Story telling with images – Photography Series “Smoke”
Many parts of Australia are currently being ravaged by bushfires.Growing up in a home backing onto a bush valley, there were times when our home and surrounding homes were threatened by fires, and we either defended the home or evacuated. It is a confronting experience, with the heat, the choking smoke, the roar of the water bombing helicopters flying so low overhead, the sounds the bush makes when it is burning, and the fire fighters racing around to save lives and homes. However, these were very localised events.
The word ‘unprecedented’ in regards to the scale of these fires is being used oft at the moment, but it is apt.
The debate rages locally and on the international stage around the causes, including the role played by climate change.
Bushfires are not discriminating – beautiful forested alpine areas, coastal meccas where Australian families spend their summer holidays, rich agricultural land and native bushland have all been affected; as have countless wildlife species, delicate faunal ecosystems, farm stock, many people and their homes and property. The effects on peoples psyche, the economy and the environment will ripple out for many years to come.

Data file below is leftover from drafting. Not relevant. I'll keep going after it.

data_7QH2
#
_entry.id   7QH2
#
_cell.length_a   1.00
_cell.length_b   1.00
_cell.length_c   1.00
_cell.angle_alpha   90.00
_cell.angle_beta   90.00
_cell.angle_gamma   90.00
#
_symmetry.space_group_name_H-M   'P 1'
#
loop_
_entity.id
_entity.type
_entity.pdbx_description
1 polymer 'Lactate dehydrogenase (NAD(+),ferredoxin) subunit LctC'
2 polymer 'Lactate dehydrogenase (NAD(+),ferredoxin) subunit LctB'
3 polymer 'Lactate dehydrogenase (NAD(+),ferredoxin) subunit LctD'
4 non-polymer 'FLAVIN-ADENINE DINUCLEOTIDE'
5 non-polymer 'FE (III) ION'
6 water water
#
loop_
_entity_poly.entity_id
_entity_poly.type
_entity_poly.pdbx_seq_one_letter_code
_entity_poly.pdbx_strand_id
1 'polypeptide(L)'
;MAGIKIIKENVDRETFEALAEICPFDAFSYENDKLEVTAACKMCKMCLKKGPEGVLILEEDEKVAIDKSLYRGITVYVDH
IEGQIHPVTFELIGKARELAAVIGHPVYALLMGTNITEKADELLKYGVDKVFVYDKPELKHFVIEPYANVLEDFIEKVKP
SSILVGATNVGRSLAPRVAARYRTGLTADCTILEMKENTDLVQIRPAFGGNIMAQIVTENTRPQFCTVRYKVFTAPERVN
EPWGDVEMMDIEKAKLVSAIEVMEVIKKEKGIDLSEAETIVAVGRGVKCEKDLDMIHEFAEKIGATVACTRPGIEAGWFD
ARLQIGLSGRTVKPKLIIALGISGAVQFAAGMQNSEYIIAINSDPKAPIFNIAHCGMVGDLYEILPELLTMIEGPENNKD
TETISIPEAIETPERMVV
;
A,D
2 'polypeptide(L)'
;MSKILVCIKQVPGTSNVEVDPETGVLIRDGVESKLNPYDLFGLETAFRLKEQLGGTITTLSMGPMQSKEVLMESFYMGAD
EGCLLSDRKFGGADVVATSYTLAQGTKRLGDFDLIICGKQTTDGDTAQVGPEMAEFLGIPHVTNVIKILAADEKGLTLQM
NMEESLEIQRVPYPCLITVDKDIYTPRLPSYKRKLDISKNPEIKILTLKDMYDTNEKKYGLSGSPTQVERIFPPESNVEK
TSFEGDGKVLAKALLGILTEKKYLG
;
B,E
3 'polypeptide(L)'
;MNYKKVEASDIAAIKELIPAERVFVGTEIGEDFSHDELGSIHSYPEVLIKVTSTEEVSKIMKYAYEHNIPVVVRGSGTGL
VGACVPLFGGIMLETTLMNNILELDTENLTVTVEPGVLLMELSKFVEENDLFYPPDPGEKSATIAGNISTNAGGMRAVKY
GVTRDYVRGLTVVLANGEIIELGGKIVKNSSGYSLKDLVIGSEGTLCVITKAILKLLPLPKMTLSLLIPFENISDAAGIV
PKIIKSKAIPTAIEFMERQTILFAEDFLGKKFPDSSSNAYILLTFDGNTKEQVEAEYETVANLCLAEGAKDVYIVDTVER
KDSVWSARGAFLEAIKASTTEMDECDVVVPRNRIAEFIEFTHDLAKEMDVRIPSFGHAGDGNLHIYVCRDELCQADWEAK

The fires started in early Spring – kicking off a very early start to the ‘bushfire season’; building to a crescendo one month into summer at the beginning of 2020. There are continued dire warnings for further destruction and loss as the country remains gripped in drought.
I captured a series of images between October and January at various locations within a 500 kilometre radius of Sydney. Some areas experienced a heavy shroud of smoke, resulting in the worst air quality globally.. Others were taken where there was smoke hugging the ground from nearby fires for days, only to experience a direct fire front just over a week later resulting in property loss. One example is the horses in the paddock at Wingello – where fire ripped through on the night of January 4, 2020. Others depict the national capital of Australia – Canberra, where the lakes in the city centre take on a ghostly appearance as visibility is reduced and the back ground disappears.
All were taken in full daylight, in temperatures up to 46 degrees celsius. Although it appears that a winter fog has descended, it is heavy choking, acrid smoke. These images are also ‘through the lens’ as I wanted to represent the environment faithfully.
The images were all shot wide (35 mm) on Nikon D850, and formatted to 16.9 ratio in post production to ensure consistency. Moving my feet, rather than zooming was key to obtaining the compositions I was endeavouring to achieve.